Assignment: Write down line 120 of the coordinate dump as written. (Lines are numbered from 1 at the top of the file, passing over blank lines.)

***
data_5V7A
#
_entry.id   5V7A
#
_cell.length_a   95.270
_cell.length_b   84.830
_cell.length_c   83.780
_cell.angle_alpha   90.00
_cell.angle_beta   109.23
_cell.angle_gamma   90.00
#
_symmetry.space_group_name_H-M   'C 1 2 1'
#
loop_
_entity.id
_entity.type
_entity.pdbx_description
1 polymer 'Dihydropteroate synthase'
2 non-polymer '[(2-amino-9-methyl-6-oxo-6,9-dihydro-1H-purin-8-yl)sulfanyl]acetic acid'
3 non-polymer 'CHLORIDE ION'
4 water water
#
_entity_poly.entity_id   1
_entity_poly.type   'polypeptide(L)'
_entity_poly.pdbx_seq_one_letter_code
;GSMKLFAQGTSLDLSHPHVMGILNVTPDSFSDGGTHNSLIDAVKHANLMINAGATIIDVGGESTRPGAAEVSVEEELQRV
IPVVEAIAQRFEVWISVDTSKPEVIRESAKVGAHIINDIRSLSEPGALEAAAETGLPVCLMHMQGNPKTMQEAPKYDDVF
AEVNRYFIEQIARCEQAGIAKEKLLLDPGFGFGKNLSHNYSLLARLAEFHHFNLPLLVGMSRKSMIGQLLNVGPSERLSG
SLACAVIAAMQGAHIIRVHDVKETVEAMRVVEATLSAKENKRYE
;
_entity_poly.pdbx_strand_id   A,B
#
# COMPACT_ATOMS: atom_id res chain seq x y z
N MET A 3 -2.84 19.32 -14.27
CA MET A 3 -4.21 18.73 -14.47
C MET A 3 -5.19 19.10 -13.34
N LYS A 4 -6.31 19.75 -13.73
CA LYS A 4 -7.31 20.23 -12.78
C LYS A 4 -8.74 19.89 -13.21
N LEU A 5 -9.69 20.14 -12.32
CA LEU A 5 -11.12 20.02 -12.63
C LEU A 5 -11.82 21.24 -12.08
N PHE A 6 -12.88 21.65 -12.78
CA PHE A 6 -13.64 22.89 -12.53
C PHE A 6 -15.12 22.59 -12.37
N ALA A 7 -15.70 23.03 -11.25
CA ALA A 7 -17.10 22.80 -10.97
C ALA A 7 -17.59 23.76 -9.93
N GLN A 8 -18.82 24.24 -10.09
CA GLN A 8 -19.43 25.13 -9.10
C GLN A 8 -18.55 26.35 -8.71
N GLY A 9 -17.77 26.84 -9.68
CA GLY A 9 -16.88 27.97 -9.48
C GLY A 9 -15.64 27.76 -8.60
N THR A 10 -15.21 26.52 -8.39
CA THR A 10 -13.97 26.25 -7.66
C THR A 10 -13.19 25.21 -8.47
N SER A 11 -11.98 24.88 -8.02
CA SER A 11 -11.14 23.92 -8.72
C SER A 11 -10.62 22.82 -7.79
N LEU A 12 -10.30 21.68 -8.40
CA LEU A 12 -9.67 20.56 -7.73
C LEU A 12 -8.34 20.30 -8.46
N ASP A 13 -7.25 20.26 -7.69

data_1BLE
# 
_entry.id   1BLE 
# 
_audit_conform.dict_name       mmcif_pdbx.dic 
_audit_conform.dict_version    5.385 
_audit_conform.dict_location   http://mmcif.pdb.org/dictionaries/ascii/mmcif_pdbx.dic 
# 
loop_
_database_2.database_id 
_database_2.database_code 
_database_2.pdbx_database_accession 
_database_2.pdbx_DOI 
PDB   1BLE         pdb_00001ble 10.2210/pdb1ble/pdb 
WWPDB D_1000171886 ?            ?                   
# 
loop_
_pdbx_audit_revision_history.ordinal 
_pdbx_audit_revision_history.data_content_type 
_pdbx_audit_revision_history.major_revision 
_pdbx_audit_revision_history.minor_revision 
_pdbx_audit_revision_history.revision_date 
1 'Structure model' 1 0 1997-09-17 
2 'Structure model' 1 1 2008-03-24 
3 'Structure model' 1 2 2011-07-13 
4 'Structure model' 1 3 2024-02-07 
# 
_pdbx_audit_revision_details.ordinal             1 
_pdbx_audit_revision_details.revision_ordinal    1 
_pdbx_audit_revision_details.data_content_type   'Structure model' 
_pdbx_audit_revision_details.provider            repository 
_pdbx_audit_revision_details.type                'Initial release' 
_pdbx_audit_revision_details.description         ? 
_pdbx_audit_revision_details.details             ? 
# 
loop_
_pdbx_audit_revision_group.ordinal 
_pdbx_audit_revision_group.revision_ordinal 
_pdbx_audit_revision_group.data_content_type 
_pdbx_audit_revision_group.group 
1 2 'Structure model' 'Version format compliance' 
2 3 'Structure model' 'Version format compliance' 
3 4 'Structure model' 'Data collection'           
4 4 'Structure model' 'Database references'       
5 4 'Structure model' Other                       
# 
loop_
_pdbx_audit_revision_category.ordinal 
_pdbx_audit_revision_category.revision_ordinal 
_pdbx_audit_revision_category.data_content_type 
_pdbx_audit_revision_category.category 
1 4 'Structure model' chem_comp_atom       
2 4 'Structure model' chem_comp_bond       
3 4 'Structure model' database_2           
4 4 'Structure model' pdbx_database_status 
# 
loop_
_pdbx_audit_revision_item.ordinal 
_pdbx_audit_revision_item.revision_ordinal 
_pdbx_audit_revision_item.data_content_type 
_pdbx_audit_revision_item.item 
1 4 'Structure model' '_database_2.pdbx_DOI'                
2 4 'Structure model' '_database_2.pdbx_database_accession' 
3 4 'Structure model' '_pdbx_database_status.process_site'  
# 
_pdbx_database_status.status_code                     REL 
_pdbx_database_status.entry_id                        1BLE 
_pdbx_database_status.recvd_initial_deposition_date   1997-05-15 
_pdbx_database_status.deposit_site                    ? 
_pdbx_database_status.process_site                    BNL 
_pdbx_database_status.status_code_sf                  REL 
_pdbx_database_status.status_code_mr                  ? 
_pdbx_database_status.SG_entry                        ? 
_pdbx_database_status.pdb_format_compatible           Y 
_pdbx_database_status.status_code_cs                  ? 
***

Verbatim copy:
# 